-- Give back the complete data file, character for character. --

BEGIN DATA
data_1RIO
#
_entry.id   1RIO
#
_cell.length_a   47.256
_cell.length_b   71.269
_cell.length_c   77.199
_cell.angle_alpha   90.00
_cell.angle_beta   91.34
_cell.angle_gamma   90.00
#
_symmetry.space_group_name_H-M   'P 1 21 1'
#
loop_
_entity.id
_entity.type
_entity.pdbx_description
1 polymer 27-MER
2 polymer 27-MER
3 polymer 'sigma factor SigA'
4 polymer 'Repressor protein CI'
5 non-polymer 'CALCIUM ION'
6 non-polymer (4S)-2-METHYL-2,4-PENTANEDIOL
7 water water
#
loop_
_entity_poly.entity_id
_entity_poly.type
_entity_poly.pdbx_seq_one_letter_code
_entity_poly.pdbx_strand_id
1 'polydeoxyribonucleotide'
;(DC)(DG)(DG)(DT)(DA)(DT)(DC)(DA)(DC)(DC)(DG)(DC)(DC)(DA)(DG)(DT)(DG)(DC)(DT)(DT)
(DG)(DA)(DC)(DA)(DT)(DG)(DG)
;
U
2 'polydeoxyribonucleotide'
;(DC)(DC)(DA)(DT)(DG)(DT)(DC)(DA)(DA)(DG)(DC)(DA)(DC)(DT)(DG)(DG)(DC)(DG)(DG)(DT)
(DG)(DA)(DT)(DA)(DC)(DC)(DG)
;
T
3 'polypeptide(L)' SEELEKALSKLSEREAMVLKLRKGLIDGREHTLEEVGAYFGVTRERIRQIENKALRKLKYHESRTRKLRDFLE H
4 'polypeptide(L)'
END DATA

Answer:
data_1RIO
#
_entry.id   1RIO
#
_cell.length_a   47.256
_cell.length_b   71.269
_cell.length_c   77.199
_cell.angle_alpha   90.00
_cell.angle_beta   91.34
_cell.angle_gamma   90.00
#
_symmetry.space_group_name_H-M   'P 1 21 1'
#
loop_
_entity.id
_entity.type
_entity.pdbx_description
1 polymer 27-MER
2 polymer 27-MER
3 polymer 'sigma factor SigA'
4 polymer 'Repressor protein CI'
5 non-polymer 'CALCIUM ION'
6 non-polymer (4S)-2-METHYL-2,4-PENTANEDIOL
7 water water
#
loop_
_entity_poly.entity_id
_entity_poly.type
_entity_poly.pdbx_seq_one_letter_code
_entity_poly.pdbx_strand_id
1 'polydeoxyribonucleotide'
;(DC)(DG)(DG)(DT)(DA)(DT)(DC)(DA)(DC)(DC)(DG)(DC)(DC)(DA)(DG)(DT)(DG)(DC)(DT)(DT)
(DG)(DA)(DC)(DA)(DT)(DG)(DG)
;
U
2 'polydeoxyribonucleotide'
;(DC)(DC)(DA)(DT)(DG)(DT)(DC)(DA)(DA)(DG)(DC)(DA)(DC)(DT)(DG)(DG)(DC)(DG)(DG)(DT)
(DG)(DA)(DT)(DA)(DC)(DC)(DG)
;
T
3 'polypeptide(L)' SEELEKALSKLSEREAMVLKLRKGLIDGREHTLEEVGAYFGVTRERIRQIENKALRKLKYHESRTRKLRDFLE H
4 'polypeptide(L)'